If you’re on top of your game you may have caught emerging artist Padre’s Chasing Mirrors EP from last year which featured killer mixes by Lakker and Christian Löffler. If not though, his new Six Sisters EP is a mighty fine introduction to his lush, electronica-inspired beats. Out now on Cologne institution Traum, the record’s five tracks recall Warp-style IDM, Detroit techno and nights spent gazing up at the stars in the sky. Wetherby and Giulietta open the EP on a high with two tracks of rich, down-tempo delights that resemble the mighty B12 at their very best. From here the title-track is more house-based with a healthy dose of low-end sub, It Is Me is a rough techno dirge, while Aquatic Uncle finishes the whole thing off with some Aphex Twin-style atmospherics. Not bad at all! 7/10.
Following her fabulous podcast for XLR8R magazine, Italian producer Francesca Lombardo precedes her new album with the deep, tech tones of the Perseidi EP. Out now on Crosstown Rebels, the classically trained pianist gives us four tracks of orchestrated techno and sounds so deep they take an extra few seconds to reach your ears. The title-track is a dance floor ready percussive piece of hypnotic techno, Uttermost has a funky-assed bass to die for, while Tulips On Mars is a highly evocative Italo affair. A great package is completed by a remix of Perseidi by techno legend Aril Brikha who adds a sense of warmth and an avalanche of Detroit strings to the original. Highly recommended! 8/10.
A special mention must also go to: XTC by DJ Koze – I’m a bit late on this one since it came out in June, but I’ve listened to it so much over the past few weeks that I just had to include, 9/10, Somber Clarity by AntiAlias – A rich, deeply atmospheric house track which launches Berlin-based imprint Schakal in style, 8/10, I’ll Do Anything by George T – Four tracks of Joe Goddard-championed classic house sounds that are deep, groovy and funky as fuck, 9/10, EP1 by Smoke – DiY legend Nail dons his Smoke alias for a two-track vinyl-only release that is a deep house master-class, 8/10, Blaze EP by Pacifica – Out now on the always reliable Drumpoet Community imprint, this is the type of Balearic-inspired dance floor grooves that will have you reaching for the stars, 8/10, Stunts by Lando – Five tracks of techno-influenced house music which will work wonders on many a floor, 6/10,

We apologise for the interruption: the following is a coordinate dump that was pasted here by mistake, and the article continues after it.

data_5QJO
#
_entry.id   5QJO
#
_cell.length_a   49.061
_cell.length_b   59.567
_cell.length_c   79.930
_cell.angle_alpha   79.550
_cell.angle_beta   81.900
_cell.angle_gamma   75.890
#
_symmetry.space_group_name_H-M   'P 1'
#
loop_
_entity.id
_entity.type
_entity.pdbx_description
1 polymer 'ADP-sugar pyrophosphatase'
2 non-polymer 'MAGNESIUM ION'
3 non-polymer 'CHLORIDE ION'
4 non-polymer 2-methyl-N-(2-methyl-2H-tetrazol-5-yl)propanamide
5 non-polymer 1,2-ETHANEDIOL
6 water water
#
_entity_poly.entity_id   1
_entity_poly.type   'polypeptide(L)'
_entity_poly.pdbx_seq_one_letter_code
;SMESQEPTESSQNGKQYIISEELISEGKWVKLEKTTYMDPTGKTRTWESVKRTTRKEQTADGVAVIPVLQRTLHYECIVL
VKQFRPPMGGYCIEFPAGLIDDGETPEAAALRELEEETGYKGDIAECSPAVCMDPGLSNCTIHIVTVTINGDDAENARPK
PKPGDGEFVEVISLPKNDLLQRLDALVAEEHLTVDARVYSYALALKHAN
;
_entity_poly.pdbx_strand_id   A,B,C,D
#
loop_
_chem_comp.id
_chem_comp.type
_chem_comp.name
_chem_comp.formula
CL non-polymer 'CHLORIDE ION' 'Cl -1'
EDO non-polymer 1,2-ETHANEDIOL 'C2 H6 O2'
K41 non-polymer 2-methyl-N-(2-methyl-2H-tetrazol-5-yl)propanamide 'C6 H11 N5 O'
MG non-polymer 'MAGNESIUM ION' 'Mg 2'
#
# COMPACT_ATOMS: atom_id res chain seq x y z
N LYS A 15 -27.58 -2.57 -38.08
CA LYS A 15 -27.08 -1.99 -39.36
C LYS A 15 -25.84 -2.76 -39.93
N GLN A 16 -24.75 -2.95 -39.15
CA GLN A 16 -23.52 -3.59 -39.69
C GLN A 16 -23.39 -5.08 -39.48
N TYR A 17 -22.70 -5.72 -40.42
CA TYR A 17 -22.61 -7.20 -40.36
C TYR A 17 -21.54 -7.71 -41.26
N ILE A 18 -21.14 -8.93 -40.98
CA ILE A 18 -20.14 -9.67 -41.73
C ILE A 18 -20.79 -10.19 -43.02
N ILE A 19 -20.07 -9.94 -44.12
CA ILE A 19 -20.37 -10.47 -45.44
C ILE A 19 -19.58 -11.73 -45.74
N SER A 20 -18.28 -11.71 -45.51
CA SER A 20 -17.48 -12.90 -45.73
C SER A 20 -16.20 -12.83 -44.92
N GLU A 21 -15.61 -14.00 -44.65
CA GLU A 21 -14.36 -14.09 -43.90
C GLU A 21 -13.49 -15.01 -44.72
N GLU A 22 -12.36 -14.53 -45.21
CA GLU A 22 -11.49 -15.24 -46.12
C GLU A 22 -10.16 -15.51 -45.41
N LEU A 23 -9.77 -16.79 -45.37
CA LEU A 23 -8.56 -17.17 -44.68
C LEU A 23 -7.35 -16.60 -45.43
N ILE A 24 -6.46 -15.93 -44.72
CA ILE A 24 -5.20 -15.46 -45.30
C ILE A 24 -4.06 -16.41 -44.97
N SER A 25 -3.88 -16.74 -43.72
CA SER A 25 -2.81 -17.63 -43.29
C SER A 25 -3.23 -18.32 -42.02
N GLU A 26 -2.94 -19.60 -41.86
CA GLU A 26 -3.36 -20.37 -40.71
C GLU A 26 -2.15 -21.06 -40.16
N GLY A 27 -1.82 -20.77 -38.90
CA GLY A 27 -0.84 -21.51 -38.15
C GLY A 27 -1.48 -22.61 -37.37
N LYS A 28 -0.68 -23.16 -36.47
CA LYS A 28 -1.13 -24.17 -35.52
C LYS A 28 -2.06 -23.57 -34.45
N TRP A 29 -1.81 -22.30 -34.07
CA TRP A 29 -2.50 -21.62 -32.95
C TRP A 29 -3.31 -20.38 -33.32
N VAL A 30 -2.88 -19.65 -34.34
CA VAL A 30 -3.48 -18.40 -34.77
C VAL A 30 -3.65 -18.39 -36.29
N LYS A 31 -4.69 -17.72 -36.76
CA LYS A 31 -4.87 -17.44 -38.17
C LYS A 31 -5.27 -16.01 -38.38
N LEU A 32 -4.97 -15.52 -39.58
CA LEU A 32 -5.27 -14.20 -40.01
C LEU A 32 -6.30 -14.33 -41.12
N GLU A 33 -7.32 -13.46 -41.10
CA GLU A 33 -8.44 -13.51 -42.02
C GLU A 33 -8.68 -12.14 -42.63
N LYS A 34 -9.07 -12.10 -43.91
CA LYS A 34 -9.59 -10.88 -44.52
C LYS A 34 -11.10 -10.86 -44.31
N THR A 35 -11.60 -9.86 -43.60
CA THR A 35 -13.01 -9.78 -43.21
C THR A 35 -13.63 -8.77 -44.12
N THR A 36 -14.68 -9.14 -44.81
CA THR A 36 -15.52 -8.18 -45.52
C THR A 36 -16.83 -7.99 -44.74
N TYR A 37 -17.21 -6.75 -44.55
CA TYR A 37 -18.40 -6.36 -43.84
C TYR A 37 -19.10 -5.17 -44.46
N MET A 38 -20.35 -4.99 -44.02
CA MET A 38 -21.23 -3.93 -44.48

And let’s not forget: Silence by Jaures – Mysterious Berlin collective make a stunning return with three tracks of deep, acid-flecked techno atmospherics, 10/10, Messin by Navid Izadi – Featuring the vocal talents of Angelica from the band Body Language, Messin is a nice bit of classic sounding house, 7/10, Future Life EP by O.P.P – If funky-assed house music is your thing then these five tracks are guaranteed to make you smile, 8/10, Peaks by Whitesquare – Out now on British institution 2020 Vision, these four tracks range from melodic house to darkened techno in a package that will appeal to the clubs, 6/10, 5 Years Of Gruuv EP3 by Various – Head straight for Simple Life by Oxia & Yannick Baudino, a killer Chicago house inspired groove, 7/10, The Man Who Loved Only Numbers by Adventures In Daydreams – With its evocative title and deep, Detroit-style feel this four track affair ably illustrates why we all need a bit of daydreaming in our life, 8/10